Unlike the dove, who was subsequently sent to test the water and who in fact returned to the ark with an olive branch to demonstrate that the waters had receded, the raven simply flew back and forth until the waters dried out.

The Talmud tells us that the raven didn’t fly away to perch on a treetop out of concern for its mate. You see, the raven is driven by an assumption that others are as depraved and as selfish as itself. When Noah drove the raven from the ark, it assumed that Noah had seen it mating and that he drove it from the ark out of lust for its mate. (9)

Here the Talmud provides a startling insight to the mind of the selfish. Selfish people are not cruel, they simply assume that selfishness is an inherent human trait and that everyone else is just like them. If they don’t take something for themselves someone else will surely take it so they may as well take it first.  They don’t think about the fallout of their actions on decent unselfish people because they assume that the whole of the world is selfish.

Let’s use the example of those who steal towels from hotels. They are convinced that everyone steals towels and that the hotel builds the cost of the towel into the price of the room. In fact if you scold them for stealing they suspect that you simply want the towels for yourself. This is just like the raven, who mated in the ark because it assumed everyone was doing it and, when driven from the ark, assumed it was cast out because Noah wanted to do precisely as it did.

This mindset results from shifting blame from ourselves onto others. It is very difficult to accept our own faults, but it is easy to project them unto others. We must guard against this mindset by remembering what our sages said, “Those who accuse others, in fact accuse themselves. “ (10)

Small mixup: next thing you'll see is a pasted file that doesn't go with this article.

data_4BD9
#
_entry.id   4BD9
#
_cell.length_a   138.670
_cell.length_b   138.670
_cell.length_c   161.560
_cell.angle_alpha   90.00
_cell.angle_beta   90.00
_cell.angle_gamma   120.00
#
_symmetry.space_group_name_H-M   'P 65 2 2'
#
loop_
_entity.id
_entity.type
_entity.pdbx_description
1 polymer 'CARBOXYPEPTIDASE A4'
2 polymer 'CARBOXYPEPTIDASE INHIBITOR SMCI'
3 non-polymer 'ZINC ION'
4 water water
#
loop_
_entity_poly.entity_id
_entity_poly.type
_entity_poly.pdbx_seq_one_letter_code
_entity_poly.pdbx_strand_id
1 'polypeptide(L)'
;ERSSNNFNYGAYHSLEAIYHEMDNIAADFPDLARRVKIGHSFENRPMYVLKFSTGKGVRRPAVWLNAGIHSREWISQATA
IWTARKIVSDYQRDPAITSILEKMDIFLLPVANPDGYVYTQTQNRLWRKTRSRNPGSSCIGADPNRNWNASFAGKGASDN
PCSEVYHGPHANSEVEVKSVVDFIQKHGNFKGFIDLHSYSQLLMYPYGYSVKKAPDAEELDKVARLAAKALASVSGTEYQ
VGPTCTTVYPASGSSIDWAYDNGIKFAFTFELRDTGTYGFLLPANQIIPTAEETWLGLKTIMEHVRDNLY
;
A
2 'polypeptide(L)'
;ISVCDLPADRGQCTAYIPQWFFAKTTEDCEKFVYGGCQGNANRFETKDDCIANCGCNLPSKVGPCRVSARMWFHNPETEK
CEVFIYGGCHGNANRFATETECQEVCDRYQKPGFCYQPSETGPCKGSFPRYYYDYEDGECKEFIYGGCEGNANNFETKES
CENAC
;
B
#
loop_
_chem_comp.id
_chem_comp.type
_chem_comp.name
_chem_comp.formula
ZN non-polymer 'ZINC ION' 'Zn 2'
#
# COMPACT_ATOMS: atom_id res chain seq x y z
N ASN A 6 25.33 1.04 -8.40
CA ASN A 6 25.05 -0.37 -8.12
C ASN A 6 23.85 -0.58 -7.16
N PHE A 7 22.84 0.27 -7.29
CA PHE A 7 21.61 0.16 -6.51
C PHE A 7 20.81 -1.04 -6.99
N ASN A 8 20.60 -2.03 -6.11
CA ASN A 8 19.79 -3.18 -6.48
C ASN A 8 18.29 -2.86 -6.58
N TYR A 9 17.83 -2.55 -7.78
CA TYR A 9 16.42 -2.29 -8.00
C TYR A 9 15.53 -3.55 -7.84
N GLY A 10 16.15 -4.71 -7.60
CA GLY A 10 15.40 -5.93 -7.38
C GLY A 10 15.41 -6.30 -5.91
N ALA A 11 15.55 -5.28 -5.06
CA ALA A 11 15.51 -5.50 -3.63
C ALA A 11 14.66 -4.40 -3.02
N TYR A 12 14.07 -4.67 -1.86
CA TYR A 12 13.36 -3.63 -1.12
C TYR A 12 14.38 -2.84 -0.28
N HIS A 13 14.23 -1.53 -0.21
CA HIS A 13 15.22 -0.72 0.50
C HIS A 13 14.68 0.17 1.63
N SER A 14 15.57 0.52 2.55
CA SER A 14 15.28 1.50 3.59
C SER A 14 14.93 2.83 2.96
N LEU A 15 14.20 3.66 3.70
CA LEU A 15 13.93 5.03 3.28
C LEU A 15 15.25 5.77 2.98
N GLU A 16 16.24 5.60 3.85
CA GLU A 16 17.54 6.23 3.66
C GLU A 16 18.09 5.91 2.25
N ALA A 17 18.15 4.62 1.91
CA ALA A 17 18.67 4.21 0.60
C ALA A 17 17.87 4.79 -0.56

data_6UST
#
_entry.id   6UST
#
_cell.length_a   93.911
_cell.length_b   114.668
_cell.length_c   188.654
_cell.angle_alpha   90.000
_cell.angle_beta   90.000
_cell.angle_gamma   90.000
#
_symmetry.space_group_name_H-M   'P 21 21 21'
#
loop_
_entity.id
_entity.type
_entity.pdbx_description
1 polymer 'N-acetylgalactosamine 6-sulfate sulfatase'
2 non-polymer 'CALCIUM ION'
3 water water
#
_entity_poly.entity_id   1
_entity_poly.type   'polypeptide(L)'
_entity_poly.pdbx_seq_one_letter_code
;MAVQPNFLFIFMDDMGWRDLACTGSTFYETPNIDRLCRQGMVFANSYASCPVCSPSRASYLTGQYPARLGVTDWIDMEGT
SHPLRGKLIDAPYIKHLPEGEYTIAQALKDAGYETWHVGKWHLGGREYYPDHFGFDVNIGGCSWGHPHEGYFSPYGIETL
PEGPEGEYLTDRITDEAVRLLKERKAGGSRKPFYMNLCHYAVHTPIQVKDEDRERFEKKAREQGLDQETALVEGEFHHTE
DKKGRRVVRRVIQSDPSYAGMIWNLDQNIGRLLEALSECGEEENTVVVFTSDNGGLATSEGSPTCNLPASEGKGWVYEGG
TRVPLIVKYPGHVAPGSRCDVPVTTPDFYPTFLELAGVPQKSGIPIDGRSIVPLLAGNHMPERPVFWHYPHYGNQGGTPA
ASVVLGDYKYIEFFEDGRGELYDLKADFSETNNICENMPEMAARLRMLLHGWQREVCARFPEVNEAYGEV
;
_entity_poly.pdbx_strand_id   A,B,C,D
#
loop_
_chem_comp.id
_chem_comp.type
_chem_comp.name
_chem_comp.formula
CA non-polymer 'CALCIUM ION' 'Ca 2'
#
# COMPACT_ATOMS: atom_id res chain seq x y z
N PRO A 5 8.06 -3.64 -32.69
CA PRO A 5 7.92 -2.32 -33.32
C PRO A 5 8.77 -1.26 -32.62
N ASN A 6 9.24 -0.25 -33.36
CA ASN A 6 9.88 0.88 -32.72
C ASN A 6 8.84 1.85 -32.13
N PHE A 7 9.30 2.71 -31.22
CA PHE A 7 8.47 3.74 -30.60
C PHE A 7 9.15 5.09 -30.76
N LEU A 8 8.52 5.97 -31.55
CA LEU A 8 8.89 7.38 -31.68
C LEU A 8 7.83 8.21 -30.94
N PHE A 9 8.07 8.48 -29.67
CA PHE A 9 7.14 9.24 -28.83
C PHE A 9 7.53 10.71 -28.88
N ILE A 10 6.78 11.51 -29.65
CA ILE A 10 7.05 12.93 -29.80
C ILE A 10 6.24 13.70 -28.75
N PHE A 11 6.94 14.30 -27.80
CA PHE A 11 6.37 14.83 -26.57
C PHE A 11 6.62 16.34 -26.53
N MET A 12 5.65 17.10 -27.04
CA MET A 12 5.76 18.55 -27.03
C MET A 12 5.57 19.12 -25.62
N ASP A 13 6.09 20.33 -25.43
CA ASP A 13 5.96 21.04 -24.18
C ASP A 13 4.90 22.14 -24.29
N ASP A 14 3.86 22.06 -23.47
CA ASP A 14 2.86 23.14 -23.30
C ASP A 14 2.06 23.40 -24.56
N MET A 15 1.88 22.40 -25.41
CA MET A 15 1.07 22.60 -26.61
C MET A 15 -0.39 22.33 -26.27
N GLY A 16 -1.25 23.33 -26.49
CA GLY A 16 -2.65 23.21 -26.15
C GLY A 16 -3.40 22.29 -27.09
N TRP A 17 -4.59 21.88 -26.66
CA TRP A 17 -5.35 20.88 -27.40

Rising Above It

While the raven did not fly away from the ark it also did not fly around the ark in circles. The Torah specifies that the raven flew back and forth, to and away from the ark. What are we meant to make of this curious flying vector? Allow me to suggest that the following Talmudic tract might prove insightful.

As the raven was driven from the ark it complained bitterly. G-d despises me, cried the raven, and Noah despise me even more.  G-d only permitted two of us to survive, thereby reducing the odds of our species’ survival and now Noah will completely destroy our species by driving me from my mate. (11)

The Talmud characterized this argument as a resounding defense to which Noah found no response.  Indeed, Noah realized that the raven must be driven from the ark because there is no room for selfishness in a selfless environment. (12) But on the other hand Noah relented and allowed the raven to return to the ark for brief respites so that it would survive.